I’m all about lofty goals, and I think most guys can gain an incredible amount of muscle and strength if they put forth a full effort – but you’ve got to be realistic about what you can accomplish in a given time frame. If you’re genetically average and have already experienced your “newbie gains,” chances are you’re not going to build pounds of muscle per week or double your strength in a year or less. Set your long-term goals sky-high if you want, but break them up into shorter-term goals that you can realistically accomplish in a few months.
Also, forget the concept of simultaneous fat loss and muscle gain, at least until you’ve built the vast majority of the mass you want to gain. If you’re too fat for your liking, cut weight until you’re comfortable with how lean you are. Once you’re lean enough, steadily gain quality weight for a year or more at a time! You can’t serve two masters, and waffling between cutting and bulking will leave you looking the same year after year.
You probably understand how important proper nutrition and rest are for recovery, but even with the right foods and plenty of sleep, you can still end up run-down and fatigued. To ensure adequate recovery and constant growth, you also need to address recovery within your training plan!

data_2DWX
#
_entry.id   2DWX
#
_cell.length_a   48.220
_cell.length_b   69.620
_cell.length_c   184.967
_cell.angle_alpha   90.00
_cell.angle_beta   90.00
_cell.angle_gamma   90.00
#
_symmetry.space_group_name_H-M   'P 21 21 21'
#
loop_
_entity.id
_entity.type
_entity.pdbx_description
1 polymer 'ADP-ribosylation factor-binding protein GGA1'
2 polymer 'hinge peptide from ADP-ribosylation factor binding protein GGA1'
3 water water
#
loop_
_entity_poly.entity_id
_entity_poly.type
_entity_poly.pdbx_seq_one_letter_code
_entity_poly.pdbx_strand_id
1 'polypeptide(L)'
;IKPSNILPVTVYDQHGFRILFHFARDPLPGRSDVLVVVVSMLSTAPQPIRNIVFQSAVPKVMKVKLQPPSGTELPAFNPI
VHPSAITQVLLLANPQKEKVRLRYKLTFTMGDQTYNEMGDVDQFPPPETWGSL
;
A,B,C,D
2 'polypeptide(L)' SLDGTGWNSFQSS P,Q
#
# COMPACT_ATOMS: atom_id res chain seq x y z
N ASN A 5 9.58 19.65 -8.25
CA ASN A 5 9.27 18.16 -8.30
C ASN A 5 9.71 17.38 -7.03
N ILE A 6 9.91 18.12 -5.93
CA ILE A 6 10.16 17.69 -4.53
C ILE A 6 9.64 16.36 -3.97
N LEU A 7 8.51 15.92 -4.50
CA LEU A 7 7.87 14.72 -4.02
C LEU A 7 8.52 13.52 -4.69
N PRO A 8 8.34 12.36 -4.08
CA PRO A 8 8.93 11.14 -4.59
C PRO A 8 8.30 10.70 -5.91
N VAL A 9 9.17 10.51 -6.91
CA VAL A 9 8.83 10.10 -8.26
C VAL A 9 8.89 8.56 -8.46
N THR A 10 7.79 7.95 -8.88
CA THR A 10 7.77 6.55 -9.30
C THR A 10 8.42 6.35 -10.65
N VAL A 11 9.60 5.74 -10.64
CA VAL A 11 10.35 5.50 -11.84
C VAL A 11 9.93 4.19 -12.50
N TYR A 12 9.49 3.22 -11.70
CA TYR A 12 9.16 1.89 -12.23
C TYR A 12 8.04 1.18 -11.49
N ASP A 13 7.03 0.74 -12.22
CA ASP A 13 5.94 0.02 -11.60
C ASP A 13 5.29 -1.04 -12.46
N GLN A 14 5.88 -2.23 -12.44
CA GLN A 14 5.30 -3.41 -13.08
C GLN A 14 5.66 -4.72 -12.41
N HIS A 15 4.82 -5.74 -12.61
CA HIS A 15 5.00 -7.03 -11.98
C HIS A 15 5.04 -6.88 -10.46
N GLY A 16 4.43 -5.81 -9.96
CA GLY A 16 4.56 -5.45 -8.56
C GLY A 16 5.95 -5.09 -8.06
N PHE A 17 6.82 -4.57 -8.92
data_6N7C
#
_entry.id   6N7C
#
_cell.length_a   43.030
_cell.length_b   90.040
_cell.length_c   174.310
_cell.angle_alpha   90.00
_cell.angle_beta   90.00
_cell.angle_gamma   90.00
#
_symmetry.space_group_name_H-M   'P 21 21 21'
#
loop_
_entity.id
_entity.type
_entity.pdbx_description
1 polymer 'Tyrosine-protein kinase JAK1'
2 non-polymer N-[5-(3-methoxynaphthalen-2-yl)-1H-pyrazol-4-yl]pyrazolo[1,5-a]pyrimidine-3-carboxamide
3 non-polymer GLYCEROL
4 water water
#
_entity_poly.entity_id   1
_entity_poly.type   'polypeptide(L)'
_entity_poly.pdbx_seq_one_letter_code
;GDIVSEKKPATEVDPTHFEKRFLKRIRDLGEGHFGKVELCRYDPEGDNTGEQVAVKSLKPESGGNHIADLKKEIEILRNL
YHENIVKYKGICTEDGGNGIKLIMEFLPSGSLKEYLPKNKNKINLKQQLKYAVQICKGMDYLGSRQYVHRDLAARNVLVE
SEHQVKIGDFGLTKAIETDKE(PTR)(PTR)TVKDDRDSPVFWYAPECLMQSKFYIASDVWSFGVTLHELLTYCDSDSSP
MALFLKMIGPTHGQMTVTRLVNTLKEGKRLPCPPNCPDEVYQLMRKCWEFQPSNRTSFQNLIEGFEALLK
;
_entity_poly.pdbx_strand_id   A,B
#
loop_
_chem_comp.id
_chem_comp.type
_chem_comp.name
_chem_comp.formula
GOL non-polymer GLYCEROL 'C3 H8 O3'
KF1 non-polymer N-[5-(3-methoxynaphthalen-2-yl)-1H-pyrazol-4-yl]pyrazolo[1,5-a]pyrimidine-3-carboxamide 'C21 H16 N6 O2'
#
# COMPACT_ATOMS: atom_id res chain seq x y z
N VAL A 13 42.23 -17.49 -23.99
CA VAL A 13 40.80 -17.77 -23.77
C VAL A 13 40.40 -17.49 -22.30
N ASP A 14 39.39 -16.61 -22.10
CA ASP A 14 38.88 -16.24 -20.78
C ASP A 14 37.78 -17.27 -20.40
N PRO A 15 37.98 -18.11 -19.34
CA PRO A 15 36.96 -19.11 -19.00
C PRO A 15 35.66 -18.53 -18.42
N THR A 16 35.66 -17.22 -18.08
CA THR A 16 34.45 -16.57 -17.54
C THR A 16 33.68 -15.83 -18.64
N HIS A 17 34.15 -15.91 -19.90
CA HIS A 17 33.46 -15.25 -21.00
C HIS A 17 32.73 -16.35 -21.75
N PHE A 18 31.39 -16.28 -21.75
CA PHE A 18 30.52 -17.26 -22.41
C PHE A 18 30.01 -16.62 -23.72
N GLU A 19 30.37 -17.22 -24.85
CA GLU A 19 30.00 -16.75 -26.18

Still, you don’t necessarily need to plan week-long deloads, or even worse – a week or more of time off from the gym. You never really know how strong you’re going to be until you get in the gym and try, and long, rigidly planned periods of “taking it easy” may just cost you productive training time.
Instead, your program should allow you to make adjustments on the fly. Some days you’ll feel like crap but still hit personal bests, and other days you’re just not going to be able to perform at your best. On these days, you need to be able to switch up your weights, rep schemes and overall training volume to ensure that you’re fresh and ready to go for the next session.